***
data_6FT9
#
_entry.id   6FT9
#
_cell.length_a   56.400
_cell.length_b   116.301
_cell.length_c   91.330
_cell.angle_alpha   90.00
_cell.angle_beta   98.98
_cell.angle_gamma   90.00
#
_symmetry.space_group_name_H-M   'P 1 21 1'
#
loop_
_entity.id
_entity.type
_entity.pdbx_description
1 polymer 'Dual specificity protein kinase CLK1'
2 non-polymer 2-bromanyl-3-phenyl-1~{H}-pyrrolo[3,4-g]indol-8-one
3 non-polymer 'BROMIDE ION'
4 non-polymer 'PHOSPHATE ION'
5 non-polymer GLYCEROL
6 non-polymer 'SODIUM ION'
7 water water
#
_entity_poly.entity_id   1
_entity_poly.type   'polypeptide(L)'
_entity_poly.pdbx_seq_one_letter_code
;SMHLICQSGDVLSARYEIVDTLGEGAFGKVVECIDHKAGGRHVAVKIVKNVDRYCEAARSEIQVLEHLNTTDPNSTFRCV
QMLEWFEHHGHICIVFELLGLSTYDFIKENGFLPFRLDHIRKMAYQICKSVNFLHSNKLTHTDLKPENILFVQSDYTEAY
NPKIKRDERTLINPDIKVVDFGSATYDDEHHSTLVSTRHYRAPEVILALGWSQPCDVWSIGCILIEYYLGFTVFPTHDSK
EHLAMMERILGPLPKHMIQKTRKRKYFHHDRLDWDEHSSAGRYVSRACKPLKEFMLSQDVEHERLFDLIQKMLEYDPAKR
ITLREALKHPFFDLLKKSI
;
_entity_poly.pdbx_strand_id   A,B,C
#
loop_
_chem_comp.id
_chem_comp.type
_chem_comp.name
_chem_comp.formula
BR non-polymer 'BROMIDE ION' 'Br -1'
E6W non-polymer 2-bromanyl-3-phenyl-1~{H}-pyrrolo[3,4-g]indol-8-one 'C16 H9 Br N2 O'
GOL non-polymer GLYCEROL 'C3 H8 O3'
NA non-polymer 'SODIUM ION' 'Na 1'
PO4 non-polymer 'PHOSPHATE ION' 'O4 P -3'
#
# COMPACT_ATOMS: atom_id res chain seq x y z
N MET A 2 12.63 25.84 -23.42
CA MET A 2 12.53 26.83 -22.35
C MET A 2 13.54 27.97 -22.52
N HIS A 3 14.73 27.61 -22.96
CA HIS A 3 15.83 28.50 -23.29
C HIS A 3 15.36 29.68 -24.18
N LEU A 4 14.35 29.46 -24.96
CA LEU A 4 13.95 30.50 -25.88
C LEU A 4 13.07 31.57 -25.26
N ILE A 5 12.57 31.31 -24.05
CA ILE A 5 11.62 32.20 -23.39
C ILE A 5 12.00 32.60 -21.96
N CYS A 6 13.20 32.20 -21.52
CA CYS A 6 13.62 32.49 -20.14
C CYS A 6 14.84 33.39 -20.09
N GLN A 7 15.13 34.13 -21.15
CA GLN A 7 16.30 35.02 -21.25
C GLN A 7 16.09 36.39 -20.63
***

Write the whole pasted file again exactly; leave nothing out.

data_6FT9
#
_entry.id   6FT9
#
_cell.length_a   56.400
_cell.length_b   116.301
_cell.length_c   91.330
_cell.angle_alpha   90.00
_cell.angle_beta   98.98
_cell.angle_gamma   90.00
#
_symmetry.space_group_name_H-M   'P 1 21 1'
#
loop_
_entity.id
_entity.type
_entity.pdbx_description
1 polymer 'Dual specificity protein kinase CLK1'
2 non-polymer 2-bromanyl-3-phenyl-1~{H}-pyrrolo[3,4-g]indol-8-one
3 non-polymer 'BROMIDE ION'
4 non-polymer 'PHOSPHATE ION'
5 non-polymer GLYCEROL
6 non-polymer 'SODIUM ION'
7 water water
#
_entity_poly.entity_id   1
_entity_poly.type   'polypeptide(L)'
_entity_poly.pdbx_seq_one_letter_code
;SMHLICQSGDVLSARYEIVDTLGEGAFGKVVECIDHKAGGRHVAVKIVKNVDRYCEAARSEIQVLEHLNTTDPNSTFRCV
QMLEWFEHHGHICIVFELLGLSTYDFIKENGFLPFRLDHIRKMAYQICKSVNFLHSNKLTHTDLKPENILFVQSDYTEAY
NPKIKRDERTLINPDIKVVDFGSATYDDEHHSTLVSTRHYRAPEVILALGWSQPCDVWSIGCILIEYYLGFTVFPTHDSK
EHLAMMERILGPLPKHMIQKTRKRKYFHHDRLDWDEHSSAGRYVSRACKPLKEFMLSQDVEHERLFDLIQKMLEYDPAKR
ITLREALKHPFFDLLKKSI
;
_entity_poly.pdbx_strand_id   A,B,C
#
loop_
_chem_comp.id
_chem_comp.type
_chem_comp.name
_chem_comp.formula
BR non-polymer 'BROMIDE ION' 'Br -1'
E6W non-polymer 2-bromanyl-3-phenyl-1~{H}-pyrrolo[3,4-g]indol-8-one 'C16 H9 Br N2 O'
GOL non-polymer GLYCEROL 'C3 H8 O3'
NA non-polymer 'SODIUM ION' 'Na 1'
PO4 non-polymer 'PHOSPHATE ION' 'O4 P -3'
#
# COMPACT_ATOMS: atom_id res chain seq x y z
N MET A 2 12.63 25.84 -23.42
CA MET A 2 12.53 26.83 -22.35
C MET A 2 13.54 27.97 -22.52
N HIS A 3 14.73 27.61 -22.96
CA HIS A 3 15.83 28.50 -23.29
C HIS A 3 15.36 29.68 -24.18
N LEU A 4 14.35 29.46 -24.96
CA LEU A 4 13.95 30.50 -25.88
C LEU A 4 13.07 31.57 -25.26
N ILE A 5 12.57 31.31 -24.05
CA ILE A 5 11.62 32.20 -23.39
C ILE A 5 12.00 32.60 -21.96
N CYS A 6 13.20 32.20 -21.52
CA CYS A 6 13.62 32.49 -20.14
C CYS A 6 14.84 33.39 -20.09
N GLN A 7 15.13 34.13 -21.15
CA GLN A 7 16.30 35.02 -21.25
C GLN A 7 16.09 36.39 -20.63